Local school officials await word on fall classes, content with state’s approach to rural Oregon

State and education officials are satisfied with the state’s announcement recently that Malheur County school districts will independently decide when to reopen schools in the fall, but they remain uncertain how the upcoming school year will look.

On June 2, Colt Gill, director of the Oregon Department of Education, wrote a letter in response to two letters from state and education officials that expressed concerns about the state possibly reopening schools at a statewide level, without noting the differences in COVID-19 outbreak severities in eastern Oregon counties or including area schools in the planning.

In the letter, Gill clarified that the decision wouldn’t be made on a statewide or countywide basis due to the differences in coronavirus impacts at the local levels.

State Rep. Mark Owens, R-Crane, who wrote one of the letters to Gill with state Sen. Lynn Findley, R-Vale, said he is generally satisfied with Gill’s response because it opens the doors for the conversation that “a one-size-fits-all approach is not going to work.”

Findley said he subsequently spoke with Gill about “the issues that precipitated us writing a letter and his letter back,” along with the various roadblocks that schools will face reopening in the fall and the guidance that will be coming out from the state agency to help facilitate schools reopening.

Overall, Findley said it was a “good, very positive conversation.”

But Owens said while schools now know that they will be able to reopen, they don’t know whether the format of schools will be remote, a hybrid of in-person and video classes, or completely in-person.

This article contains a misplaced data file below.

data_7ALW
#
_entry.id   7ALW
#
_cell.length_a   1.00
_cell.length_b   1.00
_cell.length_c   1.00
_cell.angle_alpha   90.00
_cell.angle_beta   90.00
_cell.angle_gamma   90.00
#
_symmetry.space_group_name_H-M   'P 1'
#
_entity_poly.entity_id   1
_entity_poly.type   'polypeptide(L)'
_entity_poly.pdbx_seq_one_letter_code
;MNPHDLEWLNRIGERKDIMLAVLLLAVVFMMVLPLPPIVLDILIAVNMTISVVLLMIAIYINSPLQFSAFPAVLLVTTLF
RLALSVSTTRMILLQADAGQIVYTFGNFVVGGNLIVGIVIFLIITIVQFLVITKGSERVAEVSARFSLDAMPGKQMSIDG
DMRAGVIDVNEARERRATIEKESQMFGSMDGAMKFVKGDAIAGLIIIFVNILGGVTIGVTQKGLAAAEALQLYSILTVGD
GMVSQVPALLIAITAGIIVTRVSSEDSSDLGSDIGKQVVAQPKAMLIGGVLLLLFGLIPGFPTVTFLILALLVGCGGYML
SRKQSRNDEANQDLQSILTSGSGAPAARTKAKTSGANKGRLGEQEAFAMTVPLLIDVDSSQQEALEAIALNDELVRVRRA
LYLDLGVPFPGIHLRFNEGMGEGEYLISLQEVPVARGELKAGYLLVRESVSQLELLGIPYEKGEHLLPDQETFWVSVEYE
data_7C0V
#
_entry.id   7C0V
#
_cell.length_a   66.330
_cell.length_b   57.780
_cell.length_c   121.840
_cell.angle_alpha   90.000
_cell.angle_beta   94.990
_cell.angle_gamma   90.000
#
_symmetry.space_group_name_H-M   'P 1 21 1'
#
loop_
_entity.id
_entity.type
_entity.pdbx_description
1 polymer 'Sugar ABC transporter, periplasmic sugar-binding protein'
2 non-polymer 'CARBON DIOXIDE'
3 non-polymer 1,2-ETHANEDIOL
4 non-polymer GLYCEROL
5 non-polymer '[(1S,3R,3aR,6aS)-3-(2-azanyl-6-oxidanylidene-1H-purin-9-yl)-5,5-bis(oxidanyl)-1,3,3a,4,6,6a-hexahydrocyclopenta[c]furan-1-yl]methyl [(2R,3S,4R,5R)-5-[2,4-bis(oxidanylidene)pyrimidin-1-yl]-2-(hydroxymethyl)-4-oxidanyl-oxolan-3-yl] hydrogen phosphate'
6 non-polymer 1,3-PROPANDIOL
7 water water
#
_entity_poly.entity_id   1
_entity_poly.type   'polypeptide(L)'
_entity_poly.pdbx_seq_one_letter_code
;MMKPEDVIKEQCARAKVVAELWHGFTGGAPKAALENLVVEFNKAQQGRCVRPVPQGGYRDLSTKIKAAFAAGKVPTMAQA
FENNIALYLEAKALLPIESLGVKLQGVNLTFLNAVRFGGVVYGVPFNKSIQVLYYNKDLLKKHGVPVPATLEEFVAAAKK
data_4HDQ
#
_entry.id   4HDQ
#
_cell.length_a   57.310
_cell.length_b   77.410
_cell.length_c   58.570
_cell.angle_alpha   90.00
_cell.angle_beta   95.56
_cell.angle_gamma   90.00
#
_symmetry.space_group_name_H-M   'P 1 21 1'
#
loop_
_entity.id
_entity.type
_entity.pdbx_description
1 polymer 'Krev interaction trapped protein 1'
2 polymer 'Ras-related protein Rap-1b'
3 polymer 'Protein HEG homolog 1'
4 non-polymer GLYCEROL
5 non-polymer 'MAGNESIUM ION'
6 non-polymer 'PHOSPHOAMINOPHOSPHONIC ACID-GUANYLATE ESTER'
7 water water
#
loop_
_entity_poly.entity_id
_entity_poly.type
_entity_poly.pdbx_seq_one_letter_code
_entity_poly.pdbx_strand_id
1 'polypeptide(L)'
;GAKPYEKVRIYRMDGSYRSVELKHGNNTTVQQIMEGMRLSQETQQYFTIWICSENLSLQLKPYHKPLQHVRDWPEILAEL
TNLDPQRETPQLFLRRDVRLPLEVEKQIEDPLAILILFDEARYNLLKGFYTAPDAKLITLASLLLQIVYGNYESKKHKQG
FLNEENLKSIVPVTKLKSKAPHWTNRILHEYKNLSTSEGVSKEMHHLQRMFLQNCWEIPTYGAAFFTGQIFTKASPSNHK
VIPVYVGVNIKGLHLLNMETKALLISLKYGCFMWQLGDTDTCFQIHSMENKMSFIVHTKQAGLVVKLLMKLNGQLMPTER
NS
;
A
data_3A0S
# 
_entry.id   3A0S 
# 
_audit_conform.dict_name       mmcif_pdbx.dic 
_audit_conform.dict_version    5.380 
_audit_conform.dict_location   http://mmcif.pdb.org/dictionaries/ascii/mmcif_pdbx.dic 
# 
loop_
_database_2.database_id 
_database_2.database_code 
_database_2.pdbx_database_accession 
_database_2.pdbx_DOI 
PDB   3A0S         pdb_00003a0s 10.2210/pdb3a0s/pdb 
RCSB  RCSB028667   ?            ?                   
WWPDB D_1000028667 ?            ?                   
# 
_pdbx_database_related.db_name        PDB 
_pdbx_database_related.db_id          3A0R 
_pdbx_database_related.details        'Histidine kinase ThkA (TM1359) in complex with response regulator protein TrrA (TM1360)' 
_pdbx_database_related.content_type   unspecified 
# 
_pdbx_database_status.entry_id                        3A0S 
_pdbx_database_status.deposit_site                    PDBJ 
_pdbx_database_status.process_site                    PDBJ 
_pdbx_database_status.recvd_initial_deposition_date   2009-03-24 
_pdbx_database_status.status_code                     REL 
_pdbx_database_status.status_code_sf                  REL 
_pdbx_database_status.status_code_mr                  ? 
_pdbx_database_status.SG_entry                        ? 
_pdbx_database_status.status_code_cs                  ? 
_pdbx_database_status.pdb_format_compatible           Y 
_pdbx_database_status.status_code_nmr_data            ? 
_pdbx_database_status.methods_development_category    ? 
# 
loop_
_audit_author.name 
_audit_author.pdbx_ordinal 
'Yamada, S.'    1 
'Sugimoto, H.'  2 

He said there are “a lot of unanswered questions at this time.”

The decision to reopen schools will be made by local districts, but details on how schools will operate will be crafted between school and local health officials following the state’s broader guidance. The state’s directions were expected to be released earlier this week.

Findley said he discussed with Gill concerns that transportation restrictions will “exceed the capability of a district to provide busing transportation for students” due to social distancing. But Findley said Gill told him that not all of the restrictions will be requirements, and that the department will work with schools to figure out what will work best.

“Are we going to open the schools, but then look like we did last fall?” said Findley. “Probably not. But, you know, we have — there is a new normal.”

Findley said he’s satisfied to leave such details to state and local educators.

“My whole thought as it was portrayed that precipitated the letters is that there was not adequate conversation going on between the Oregon Department of Education and the rural school districts,” said Findley. “And he assured me that they were working at that level. So as long as those are going on, we don’t need to get politically engaged in that process.”

Alisha McBride, superintendent of the Vale School District, said she appreciated the clarifications made in Gill’s letter and that decisions for reopening schools will be made at the local level.

“We’re anxiously awaiting that guidance and then we will start reviewing the materials to determine the best way to proceed,” she said.

News tip? Contact reporter Bailey Lewis at [email protected] or at 541-473-3377.

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